Ecoult brings energy storage to India
By Sustainability Matters Staff
Tuesday, 14 February, 2017
Energy storage business and CSIRO offshoot Ecoult have been selected by the Institute for Transformative Technologies (ITT) to help bring low-emissions power and energy storage to remote communities in India. Access to new and innovative solar-powered technologies for rural electrification is one of ITT’s core areas, and India is a primary country of focus.
Ecoult’s selection follows on from its development of off-grid, diesel-saving power systems in the telecoms sector in Australia, having in 2014 begun a project to reduce diesel use on an off-grid telecommunication base station (responsible for providing phone reception) south of Sydney. In remote areas, bases stations may run for 24 hours a day on diesel power.
Even on the forested site with no access to wind or solar, Ecoult succeeded in cutting the base station’s diesel usage by half, with the system paying for itself in 18 months. As noted by Ecoult CEO John Wood, “The outcome from this project was one of the key reasons why ITT chose Ecoult as one of their potential storage solutions, currently under field testing, for its major project on achieving universal electrification in India through solar mini-grids.”
There are millions of people who do not have access to reliable electricity, with hundreds of thousands of diesel-powered generators chugging away 24/7 — almost half a million in India alone. What these sites need is a battery that is fast charging and efficient, with an ideal mix of power and energy, close to zero maintenance, remote monitoring and control over the web, and the ability to run all day in high temperatures with minimal energy spent on cooling. CSIRO’s UltraBattery is said to be one of the only technologies in the world that ticks every box.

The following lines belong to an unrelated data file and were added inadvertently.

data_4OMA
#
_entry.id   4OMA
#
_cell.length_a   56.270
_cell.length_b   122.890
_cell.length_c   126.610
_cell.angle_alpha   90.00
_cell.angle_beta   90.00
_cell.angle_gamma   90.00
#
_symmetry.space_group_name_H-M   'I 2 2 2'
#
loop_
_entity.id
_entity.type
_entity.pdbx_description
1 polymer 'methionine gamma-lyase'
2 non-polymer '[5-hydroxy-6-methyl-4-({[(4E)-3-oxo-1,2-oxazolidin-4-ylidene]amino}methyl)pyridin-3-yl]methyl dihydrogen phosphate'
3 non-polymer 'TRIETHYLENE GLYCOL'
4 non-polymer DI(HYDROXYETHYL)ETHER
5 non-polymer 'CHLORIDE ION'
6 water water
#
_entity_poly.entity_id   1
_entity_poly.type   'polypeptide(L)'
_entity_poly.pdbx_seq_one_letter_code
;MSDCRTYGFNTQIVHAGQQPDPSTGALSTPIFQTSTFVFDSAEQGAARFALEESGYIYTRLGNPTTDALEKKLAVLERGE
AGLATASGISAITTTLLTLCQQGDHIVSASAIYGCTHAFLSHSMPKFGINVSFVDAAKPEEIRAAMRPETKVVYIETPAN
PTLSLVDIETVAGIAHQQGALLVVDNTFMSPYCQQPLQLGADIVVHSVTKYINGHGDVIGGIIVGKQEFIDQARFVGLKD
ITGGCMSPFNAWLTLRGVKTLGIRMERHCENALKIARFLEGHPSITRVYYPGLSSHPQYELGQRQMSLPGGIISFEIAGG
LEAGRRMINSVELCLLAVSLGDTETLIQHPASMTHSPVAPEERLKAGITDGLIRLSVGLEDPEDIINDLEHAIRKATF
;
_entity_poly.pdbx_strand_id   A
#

“The sites where UltraBattery can add economic, environmental and social value in India are not just about telecommunications,” said Wood. “They are sites that have the potential to bring education, health benefits, jobs and very-low-carbon electricity to some of the world’s most remote communities.” They are also sites where a solution can be easily realised with essentially the same collection of technologies that Ecoult installed on that small but vital pilot project in southern NSW.
Now Ecoult’s UltraFlex system is being tested as one of the possible storage technologies at ITT’s Indian test facility under the institute’s rural electrification program. The product is powered by the UltraBattery and was made possible thanks to $583,780 in support from the Australian Renewable Energy Agency (ARENA).
Wood said Ecoult is well positioned to take its experience out to new markets, improving power quality and electricity access without the fossil fuel overhead. He concluded, “The investments in projects here and the lessons learned from them pay off globally, taking Australian storage technology out into the planet’s most remote regions.”
The University of Technology Sydney (UTS) is canvassing proposals to secure enough renewable...
BayWa r.e., a global renewable energy developer, has sold the 20 MWp Hughenden solar plant to...
The Ministerial Forum on Vehicle Emissions is currently considering implementing new standards...